Most clinical opinions are not adverse. Would this sentence not also make sense if the final words 'that is adverse' were deleted?

“59 It is also conceded that the ombudsman's evidence from one of her most experienced Directors, Mr Kellett, contained an unfortunate use of language when he said "if it is not written down it didn't happen unless there is other corroborating evidence". I do not accept that this was an erroneous use of language: it reflected the practice of and language used by officials in the documents to which this court was taken ie unless the doctor had noted something in the clinical records, poor practice is assumed.”

Many complainants whose complaints were not upheld might suspect that the attitude of "if it is not written down it didn't happen unless there is other corroborating evidence" leads to a lack of commitment on the part of the PHSO to establish the full facts.

“80 In this case the ombudsman chose a surgical expert who relied upon his own research. No attempt was made to understand whether that research which was published internationally had been peer reviewed and/or was accepted in this jurisdiction. For all the ombudsman might know, the research may not be accepted by a reasonable body of medical practitioners in the field. That in itself leads to another problem, the ombudsman chose a surgical expert who was a colorectal surgeon. That was not an obviously relevant or appropriate expert to advise upon the appropriate practice of a GP.”

Will Rob Behrens be announcing anything to confirm that all experts used in future will have peer reviewed expertise in the field they are to investigate?

'82 The standard chosen by the ombudsman is beguilingly simple but incoherent. It cannot provide clarity or consistency of application to the facts of different cases. There is no yardstick of reasonable or responsible practice but rather a counsel of perfection that can be arbitrary. It runs the risk of being a lottery dependent on the professional opinion of the advisor that is chosen. It is unreasonable and irrational and accordingly, unlawful.'

Can't add anything to this.

Finally, I recommend the conclusion, which includes this:

“There are aspects of poor practice which are not of themselves sufficient to amount to a procedural unfairness but the ombudsman may think that they require review.”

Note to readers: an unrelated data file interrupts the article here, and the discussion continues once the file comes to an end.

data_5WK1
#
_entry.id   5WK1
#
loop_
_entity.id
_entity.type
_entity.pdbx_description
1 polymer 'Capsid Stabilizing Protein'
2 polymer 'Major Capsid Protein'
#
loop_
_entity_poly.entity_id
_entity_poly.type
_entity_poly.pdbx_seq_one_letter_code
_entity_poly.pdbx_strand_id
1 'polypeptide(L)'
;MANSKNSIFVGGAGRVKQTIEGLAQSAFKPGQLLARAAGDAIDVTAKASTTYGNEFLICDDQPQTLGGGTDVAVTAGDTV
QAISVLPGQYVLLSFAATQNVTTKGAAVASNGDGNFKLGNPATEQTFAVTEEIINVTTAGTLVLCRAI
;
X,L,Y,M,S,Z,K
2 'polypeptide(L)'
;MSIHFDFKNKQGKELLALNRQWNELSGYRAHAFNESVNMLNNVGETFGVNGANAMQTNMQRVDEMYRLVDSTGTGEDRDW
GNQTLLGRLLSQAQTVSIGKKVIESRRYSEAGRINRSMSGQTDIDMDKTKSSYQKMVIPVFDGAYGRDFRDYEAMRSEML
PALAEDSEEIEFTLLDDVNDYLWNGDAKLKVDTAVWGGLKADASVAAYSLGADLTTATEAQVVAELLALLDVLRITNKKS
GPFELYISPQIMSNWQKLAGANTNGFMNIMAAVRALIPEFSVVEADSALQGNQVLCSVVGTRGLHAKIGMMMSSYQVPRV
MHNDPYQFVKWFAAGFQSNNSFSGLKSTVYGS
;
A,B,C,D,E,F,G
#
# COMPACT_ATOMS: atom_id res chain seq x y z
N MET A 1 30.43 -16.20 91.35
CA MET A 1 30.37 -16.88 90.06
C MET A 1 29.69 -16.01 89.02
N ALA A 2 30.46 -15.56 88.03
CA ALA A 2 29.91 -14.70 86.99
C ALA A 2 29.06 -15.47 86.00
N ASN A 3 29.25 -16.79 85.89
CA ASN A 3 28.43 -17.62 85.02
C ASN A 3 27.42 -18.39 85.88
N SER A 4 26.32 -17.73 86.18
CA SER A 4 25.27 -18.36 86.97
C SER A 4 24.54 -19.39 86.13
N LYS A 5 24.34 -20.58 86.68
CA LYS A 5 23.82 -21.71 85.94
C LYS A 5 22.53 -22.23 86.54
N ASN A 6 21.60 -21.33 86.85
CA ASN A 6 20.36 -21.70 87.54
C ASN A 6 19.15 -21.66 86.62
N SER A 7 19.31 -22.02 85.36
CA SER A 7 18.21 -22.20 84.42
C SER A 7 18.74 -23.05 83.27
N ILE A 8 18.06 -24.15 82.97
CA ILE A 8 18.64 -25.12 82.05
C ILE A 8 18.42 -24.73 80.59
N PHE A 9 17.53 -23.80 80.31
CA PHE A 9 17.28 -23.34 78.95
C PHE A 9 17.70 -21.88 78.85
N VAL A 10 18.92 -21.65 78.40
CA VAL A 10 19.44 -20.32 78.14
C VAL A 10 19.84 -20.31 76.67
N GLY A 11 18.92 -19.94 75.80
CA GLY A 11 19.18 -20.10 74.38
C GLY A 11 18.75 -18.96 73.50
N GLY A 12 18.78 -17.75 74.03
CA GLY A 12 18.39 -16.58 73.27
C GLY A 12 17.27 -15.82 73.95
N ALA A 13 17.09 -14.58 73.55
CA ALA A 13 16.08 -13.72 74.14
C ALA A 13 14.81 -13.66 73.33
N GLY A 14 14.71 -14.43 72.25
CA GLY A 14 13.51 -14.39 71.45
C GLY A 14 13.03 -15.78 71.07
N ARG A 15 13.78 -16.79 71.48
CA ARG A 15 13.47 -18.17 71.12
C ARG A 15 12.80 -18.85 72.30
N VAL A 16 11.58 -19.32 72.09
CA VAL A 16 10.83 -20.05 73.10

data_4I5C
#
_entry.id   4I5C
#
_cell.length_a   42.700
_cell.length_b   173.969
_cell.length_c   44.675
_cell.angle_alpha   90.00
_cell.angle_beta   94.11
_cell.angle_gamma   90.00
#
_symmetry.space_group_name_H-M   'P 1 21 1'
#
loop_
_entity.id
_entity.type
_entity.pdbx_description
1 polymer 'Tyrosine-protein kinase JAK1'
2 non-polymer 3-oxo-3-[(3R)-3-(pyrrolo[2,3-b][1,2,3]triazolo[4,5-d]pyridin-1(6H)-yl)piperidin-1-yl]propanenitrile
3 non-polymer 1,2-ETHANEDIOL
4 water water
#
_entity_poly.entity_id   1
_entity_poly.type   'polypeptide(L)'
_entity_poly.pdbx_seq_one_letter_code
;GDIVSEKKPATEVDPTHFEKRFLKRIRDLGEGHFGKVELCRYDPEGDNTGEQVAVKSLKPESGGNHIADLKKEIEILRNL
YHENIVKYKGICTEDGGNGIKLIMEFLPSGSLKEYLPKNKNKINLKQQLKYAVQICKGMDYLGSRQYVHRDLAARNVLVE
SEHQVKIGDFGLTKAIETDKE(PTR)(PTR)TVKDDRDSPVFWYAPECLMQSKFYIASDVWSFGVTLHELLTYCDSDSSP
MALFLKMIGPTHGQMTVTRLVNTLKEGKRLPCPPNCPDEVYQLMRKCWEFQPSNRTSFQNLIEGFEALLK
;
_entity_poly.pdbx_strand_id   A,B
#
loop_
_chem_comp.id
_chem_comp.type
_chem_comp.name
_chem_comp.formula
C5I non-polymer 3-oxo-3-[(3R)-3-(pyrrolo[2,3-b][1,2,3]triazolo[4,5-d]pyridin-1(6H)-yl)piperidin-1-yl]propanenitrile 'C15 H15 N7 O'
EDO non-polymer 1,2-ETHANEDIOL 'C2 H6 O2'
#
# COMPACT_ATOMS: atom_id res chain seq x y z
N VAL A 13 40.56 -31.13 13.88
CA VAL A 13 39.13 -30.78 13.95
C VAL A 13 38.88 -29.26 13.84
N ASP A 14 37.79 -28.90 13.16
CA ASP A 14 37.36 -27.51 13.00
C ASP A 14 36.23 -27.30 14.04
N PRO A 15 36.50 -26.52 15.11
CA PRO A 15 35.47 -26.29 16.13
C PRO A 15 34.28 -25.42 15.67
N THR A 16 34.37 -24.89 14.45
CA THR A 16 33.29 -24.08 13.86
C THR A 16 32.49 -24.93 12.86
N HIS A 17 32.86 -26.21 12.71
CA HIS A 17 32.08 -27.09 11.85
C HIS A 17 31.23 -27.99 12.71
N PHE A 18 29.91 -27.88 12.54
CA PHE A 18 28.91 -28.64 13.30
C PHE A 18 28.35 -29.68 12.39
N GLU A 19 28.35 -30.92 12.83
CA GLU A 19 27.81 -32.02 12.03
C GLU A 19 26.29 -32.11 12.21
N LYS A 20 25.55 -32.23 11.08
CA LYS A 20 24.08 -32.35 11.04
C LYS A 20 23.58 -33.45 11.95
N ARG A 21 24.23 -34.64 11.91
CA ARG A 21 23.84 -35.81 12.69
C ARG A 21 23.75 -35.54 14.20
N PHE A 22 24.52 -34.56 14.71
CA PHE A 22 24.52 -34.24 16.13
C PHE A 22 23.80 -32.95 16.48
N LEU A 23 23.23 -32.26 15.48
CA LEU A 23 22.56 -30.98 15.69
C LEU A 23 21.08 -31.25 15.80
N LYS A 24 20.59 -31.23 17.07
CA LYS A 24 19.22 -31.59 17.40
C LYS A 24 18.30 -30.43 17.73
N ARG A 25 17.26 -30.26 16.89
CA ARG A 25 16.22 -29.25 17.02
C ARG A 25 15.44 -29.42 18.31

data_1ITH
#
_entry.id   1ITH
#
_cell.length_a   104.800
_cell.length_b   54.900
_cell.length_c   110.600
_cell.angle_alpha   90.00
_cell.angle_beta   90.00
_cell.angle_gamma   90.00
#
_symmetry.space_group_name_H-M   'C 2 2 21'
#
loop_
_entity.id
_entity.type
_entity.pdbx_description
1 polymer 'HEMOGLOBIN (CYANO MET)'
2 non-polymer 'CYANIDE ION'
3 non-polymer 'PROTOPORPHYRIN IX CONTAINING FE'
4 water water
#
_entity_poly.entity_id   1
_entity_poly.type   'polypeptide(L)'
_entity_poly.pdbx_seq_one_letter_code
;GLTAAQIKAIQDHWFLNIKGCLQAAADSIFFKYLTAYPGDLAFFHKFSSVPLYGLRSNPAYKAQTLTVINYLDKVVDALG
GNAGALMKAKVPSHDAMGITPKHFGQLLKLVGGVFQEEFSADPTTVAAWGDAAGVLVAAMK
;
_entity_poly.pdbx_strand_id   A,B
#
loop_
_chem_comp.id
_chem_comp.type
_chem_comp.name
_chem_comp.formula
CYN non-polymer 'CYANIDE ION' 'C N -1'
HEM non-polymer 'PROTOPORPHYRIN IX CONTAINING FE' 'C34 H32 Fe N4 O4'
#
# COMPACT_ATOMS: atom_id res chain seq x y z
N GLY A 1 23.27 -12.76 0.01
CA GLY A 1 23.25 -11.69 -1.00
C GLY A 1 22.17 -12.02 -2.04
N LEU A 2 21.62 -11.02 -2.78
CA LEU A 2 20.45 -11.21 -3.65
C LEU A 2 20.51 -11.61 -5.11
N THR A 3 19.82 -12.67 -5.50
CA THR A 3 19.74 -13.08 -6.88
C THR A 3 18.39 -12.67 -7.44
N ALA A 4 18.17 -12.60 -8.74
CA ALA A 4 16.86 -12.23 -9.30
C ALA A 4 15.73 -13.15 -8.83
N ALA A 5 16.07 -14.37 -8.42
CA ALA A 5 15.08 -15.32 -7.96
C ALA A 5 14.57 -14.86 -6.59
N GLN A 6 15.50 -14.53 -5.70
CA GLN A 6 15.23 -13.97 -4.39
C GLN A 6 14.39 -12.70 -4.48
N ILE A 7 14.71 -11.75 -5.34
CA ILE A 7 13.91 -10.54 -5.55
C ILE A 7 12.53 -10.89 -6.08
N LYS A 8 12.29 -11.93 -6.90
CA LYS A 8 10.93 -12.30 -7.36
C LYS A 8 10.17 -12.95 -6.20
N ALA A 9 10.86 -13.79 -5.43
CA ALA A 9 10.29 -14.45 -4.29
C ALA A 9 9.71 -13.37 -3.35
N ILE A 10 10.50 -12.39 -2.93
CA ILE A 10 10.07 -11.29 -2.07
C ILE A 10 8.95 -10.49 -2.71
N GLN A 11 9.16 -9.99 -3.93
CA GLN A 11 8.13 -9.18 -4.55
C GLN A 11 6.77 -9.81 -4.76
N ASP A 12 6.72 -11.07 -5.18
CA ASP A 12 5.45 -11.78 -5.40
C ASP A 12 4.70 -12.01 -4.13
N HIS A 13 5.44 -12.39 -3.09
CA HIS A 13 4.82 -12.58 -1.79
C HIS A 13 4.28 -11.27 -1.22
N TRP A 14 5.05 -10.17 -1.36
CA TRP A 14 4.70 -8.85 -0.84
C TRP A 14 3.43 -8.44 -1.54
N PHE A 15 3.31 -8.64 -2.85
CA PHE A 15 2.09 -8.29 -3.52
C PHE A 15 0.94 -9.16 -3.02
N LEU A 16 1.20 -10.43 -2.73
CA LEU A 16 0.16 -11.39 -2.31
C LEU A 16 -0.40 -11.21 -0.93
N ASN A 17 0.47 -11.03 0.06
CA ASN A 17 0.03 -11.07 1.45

Ah, another review, possibly. This judgement makes clear the great deal of work involved for the PHSO if it upholds a serious complaint.

M Boyce left an annotation ()

Not only does this case highlight serious deficiencies in decision-making by the PHSO, but also by the Administrative High Court. Nearly all applications for judicial review fall at the permission stage, as in this case and as in my case. Most claimants won't appeal dismissal at the permission stage because it then gets very, very expensive. If they did appeal, they would probably win. Judicial review is rigged to favour the rich and the powerful - like the PHSO who have UNLIMITED access to public tax-payer money to employ their fancy lawyers.
This is what justice means in this country.

Brenda Prentice left an annotation ()

Mr Kelley said in an email to LGO that my son’s death would appeared to have been avoidable but the Trust has been limited simply to an apology for poor hospital discharge.

The case worker had previously written to the Trust, you don’t think it was poor discharge procedure and I agree, but if you will apologise for that, I will not look at the other 5 complains. Another 5 complaints ran along side the case and intertwined with it, it was the mental health trust. That Trust said, my complaint was out of time and the PHSO caseworker agreed but then went on to say why it was not all out of date. He didn’t share this with me, I was left with, it’s out of date.